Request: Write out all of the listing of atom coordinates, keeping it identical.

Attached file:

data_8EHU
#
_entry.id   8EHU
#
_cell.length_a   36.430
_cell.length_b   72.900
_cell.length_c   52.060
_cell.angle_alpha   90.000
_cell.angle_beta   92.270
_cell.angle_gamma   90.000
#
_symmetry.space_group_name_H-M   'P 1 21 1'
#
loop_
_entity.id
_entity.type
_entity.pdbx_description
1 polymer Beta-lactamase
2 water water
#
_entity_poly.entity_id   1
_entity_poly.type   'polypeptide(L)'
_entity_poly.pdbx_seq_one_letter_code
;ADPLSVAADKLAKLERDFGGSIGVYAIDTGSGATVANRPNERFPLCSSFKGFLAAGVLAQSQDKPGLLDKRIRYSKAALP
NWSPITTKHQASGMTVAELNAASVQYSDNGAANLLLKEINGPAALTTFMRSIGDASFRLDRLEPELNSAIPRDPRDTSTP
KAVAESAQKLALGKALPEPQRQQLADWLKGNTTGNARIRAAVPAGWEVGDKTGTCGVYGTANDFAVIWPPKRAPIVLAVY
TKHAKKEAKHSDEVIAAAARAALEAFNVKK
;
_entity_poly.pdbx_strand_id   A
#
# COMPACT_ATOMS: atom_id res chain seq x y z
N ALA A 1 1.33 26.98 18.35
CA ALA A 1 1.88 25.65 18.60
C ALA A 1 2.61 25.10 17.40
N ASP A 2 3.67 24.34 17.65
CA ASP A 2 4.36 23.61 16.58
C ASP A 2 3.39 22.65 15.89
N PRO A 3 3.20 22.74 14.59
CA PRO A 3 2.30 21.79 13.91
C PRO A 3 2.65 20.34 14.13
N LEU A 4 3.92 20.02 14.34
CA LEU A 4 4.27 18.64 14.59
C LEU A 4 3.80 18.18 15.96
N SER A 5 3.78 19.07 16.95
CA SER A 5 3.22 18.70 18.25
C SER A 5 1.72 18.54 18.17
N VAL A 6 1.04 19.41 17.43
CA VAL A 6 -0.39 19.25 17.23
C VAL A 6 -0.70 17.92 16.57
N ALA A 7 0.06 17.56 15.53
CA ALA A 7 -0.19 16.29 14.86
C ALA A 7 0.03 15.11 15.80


data_8EHU
#
_entry.id   8EHU
#
_cell.length_a   36.430
_cell.length_b   72.900
_cell.length_c   52.060
_cell.angle_alpha   90.000
_cell.angle_beta   92.270
_cell.angle_gamma   90.000
#
_symmetry.space_group_name_H-M   'P 1 21 1'
#
loop_
_entity.id
_entity.type
_entity.pdbx_description
1 polymer Beta-lactamase
2 water water
#
_entity_poly.entity_id   1
_entity_poly.type   'polypeptide(L)'
_entity_poly.pdbx_seq_one_letter_code
;ADPLSVAADKLAKLERDFGGSIGVYAIDTGSGATVANRPNERFPLCSSFKGFLAAGVLAQSQDKPGLLDKRIRYSKAALP
NWSPITTKHQASGMTVAELNAASVQYSDNGAANLLLKEINGPAALTTFMRSIGDASFRLDRLEPELNSAIPRDPRDTSTP
KAVAESAQKLALGKALPEPQRQQLADWLKGNTTGNARIRAAVPAGWEVGDKTGTCGVYGTANDFAVIWPPKRAPIVLAVY
TKHAKKEAKHSDEVIAAAARAALEAFNVKK
;
_entity_poly.pdbx_strand_id   A
#
# COMPACT_ATOMS: atom_id res chain seq x y z
N ALA A 1 1.33 26.98 18.35
CA ALA A 1 1.88 25.65 18.60
C ALA A 1 2.61 25.10 17.40
N ASP A 2 3.67 24.34 17.65
CA ASP A 2 4.36 23.61 16.58
C ASP A 2 3.39 22.65 15.89
N PRO A 3 3.20 22.74 14.59
CA PRO A 3 2.30 21.79 13.91
C PRO A 3 2.65 20.34 14.13
N LEU A 4 3.92 20.02 14.34
CA LEU A 4 4.27 18.64 14.59
C LEU A 4 3.80 18.18 15.96
N SER A 5 3.78 19.07 16.95
CA SER A 5 3.22 18.70 18.25
C SER A 5 1.72 18.54 18.17
N VAL A 6 1.04 19.41 17.43
CA VAL A 6 -0.39 19.25 17.23
C VAL A 6 -0.70 17.92 16.57
N ALA A 7 0.06 17.56 15.53
CA ALA A 7 -0.19 16.29 14.86
C ALA A 7 0.03 15.11 15.80